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Wyoming

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  • jhbjap
    After a week of serious viewing the new Wyo plans, I am impressed with the ease at which a very large boat can be built. Almost no seam taping, fillets only to
    Message 1 of 95 , Dec 31, 2001
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      After a week of serious viewing the new Wyo plans, I am impressed
      with the ease at which a very large boat can be built.

      Almost no seam taping, fillets only to stop water from standing in
      corners. Each bulkhead, seam, etc. is backed up with 1 1/2" square
      frames or larger.

      With a bit of planning, all parts can be cut, epoxy and/or glassed as
      need before assembly using a small garage. Assembly could literally
      be done in a few full days of work with a couple strong helpers. (I
      have 5 sons, teenagers and older.) After assembly, jack up one side
      at a time just enough to finish the chines and bottom seams.

      Still, a large project, but I think she can be assembled in 500
      hours. Another 500 hours or more for fit out and finish work.

      That's the real genius of Mr. Bolger! Ya just gotta love it!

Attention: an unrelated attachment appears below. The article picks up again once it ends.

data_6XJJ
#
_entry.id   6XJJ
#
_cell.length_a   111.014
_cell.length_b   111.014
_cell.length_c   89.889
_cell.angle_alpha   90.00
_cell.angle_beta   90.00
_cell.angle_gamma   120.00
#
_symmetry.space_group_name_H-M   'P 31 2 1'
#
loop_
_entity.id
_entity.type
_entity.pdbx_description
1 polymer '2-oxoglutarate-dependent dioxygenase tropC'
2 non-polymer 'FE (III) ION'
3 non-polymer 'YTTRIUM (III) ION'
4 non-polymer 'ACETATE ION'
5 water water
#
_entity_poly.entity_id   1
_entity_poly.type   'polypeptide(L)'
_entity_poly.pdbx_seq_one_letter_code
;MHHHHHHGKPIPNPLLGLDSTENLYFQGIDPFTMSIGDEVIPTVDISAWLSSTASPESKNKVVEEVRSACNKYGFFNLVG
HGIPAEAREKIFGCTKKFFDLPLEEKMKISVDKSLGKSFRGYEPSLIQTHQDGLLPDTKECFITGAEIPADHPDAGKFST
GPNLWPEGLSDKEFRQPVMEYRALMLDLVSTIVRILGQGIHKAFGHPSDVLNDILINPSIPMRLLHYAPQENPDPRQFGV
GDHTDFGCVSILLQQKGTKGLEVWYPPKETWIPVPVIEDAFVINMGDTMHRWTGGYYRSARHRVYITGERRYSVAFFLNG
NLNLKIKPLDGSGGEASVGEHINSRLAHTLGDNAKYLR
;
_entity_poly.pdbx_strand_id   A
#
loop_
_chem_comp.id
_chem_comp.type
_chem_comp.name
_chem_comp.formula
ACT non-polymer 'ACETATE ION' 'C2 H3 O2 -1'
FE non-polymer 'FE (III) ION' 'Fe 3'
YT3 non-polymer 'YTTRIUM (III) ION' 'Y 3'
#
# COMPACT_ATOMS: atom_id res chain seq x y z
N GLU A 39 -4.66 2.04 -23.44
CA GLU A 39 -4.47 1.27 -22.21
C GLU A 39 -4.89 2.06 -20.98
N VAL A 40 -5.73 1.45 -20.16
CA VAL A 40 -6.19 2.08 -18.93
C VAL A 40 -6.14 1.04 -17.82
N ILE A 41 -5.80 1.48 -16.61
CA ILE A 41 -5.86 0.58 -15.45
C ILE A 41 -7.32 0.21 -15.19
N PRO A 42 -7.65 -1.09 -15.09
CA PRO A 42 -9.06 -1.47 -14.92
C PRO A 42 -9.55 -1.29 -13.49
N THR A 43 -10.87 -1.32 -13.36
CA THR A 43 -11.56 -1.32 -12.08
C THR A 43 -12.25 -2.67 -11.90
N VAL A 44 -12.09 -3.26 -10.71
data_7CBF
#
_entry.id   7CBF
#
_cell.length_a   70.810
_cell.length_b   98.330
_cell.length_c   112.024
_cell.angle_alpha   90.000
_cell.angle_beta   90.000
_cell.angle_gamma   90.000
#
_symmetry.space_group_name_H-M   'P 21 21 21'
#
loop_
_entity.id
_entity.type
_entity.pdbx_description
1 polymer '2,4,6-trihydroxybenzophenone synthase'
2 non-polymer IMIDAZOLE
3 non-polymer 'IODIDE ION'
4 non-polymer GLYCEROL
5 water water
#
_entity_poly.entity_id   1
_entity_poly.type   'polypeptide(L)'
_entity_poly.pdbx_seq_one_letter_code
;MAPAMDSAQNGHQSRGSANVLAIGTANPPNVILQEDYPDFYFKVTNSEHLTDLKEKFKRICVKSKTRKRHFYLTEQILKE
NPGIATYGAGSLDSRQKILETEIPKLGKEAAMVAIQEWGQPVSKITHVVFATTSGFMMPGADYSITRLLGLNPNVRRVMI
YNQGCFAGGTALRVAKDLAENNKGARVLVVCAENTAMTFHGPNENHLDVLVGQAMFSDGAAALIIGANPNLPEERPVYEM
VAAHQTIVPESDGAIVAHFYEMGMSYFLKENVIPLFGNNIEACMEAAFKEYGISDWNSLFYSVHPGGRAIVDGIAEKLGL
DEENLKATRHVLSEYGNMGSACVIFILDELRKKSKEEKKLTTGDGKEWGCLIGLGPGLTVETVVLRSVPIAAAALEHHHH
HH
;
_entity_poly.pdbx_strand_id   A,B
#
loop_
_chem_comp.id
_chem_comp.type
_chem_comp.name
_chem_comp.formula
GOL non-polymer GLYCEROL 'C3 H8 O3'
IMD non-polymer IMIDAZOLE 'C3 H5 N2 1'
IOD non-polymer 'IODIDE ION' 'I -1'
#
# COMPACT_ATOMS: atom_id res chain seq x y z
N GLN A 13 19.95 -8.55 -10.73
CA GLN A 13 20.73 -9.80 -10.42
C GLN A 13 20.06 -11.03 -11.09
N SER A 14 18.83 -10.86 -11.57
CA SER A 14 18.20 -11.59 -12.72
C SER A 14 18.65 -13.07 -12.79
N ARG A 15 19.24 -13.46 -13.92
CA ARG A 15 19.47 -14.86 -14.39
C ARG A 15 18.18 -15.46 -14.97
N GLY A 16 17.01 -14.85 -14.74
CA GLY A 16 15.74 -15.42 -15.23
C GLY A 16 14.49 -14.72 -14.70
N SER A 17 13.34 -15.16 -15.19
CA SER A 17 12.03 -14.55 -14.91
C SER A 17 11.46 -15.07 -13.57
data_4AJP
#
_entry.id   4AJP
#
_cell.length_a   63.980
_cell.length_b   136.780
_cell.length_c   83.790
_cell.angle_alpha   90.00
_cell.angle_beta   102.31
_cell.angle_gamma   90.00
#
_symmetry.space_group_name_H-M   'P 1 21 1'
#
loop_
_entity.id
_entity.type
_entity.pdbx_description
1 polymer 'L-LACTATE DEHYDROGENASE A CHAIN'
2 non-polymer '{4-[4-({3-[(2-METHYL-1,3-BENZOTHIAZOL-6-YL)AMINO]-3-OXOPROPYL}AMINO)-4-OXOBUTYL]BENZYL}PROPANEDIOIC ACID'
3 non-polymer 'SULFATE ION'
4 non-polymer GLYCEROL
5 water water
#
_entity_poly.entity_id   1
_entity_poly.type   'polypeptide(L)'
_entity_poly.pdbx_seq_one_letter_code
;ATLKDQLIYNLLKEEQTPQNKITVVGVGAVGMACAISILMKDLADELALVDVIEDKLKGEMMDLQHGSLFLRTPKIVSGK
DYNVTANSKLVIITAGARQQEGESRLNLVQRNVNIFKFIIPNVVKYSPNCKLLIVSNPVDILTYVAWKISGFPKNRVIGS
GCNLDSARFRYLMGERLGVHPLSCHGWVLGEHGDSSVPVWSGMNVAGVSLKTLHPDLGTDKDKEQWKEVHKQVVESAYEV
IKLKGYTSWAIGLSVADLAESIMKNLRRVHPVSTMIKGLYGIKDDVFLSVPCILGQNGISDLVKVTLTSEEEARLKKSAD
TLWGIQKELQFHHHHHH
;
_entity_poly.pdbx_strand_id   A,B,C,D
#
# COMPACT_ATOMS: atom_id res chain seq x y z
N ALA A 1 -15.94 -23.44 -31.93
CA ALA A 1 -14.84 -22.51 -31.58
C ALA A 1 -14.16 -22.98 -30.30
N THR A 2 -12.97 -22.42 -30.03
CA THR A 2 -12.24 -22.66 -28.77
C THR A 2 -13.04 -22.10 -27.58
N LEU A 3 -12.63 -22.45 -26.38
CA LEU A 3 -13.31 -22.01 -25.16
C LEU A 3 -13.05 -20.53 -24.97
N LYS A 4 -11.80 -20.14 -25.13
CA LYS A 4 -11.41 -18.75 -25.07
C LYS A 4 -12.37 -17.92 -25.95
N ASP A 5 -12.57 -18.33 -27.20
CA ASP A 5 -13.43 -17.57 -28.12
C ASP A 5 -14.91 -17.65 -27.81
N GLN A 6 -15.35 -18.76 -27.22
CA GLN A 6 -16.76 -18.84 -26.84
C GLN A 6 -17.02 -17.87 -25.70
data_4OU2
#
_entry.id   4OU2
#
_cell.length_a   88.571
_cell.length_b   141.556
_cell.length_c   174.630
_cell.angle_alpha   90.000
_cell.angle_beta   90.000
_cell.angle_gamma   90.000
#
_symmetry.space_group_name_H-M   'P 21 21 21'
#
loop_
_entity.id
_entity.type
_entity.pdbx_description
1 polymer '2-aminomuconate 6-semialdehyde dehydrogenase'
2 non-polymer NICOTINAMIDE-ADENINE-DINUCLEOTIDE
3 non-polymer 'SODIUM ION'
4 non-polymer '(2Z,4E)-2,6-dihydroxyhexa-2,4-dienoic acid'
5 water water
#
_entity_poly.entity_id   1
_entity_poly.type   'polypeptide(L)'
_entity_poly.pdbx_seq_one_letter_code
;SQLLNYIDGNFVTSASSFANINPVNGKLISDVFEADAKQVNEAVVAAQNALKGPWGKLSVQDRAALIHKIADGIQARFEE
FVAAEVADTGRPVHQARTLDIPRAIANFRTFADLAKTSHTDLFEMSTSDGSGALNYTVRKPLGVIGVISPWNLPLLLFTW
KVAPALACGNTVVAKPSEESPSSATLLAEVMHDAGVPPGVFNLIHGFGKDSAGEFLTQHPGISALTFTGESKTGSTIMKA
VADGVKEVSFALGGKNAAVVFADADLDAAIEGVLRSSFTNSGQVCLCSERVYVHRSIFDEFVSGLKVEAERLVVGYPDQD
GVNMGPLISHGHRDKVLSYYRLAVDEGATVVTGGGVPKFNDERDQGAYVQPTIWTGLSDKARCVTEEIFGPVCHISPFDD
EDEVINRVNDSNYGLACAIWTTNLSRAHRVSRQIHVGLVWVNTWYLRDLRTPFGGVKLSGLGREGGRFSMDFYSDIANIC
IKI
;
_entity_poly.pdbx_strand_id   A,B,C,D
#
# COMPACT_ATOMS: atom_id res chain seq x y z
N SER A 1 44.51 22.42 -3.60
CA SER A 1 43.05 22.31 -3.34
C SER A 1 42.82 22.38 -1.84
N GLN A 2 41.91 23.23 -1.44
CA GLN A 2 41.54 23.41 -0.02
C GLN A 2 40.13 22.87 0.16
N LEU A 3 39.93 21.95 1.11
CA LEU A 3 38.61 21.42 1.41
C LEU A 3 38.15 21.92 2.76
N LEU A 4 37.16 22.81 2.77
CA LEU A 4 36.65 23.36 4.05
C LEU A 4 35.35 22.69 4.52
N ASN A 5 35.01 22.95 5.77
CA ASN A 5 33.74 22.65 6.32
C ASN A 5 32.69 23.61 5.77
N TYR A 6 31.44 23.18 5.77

Jeff
    • stephensonhw@aol.com
      In a message dated 17-07-02 12:03:28 AM E. Australia Standard Time, ... But electrolytic corrosion can happen without any external source of electrical
      Message 95 of 95 , Jul 16, 2002
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        In a message dated 17-07-02 12:03:28 AM E. Australia Standard Time,
        boatbuilding@... writes:


        > . All the outboard connections are insulated from
        > the boat except for the battery and it's isolated from the hull.

        But electrolytic corrosion can happen without any external source of
        electrical current. Try immersing a piece of aluminum in a bucket of salt
        water together with a piece of copper (or a cupro-nickel coin). The
        dissimilar metals produce their own electrical current as the aluminum is
        eaten away.

        Crocodile hunters had to be very careful not to leave brass shell casings in
        the bottom of their aluminum dinghies, else the brass would very quickly
        corrode a hole in the bottom.

        Howard

        Howard


        [Non-text portions of this message have been removed]
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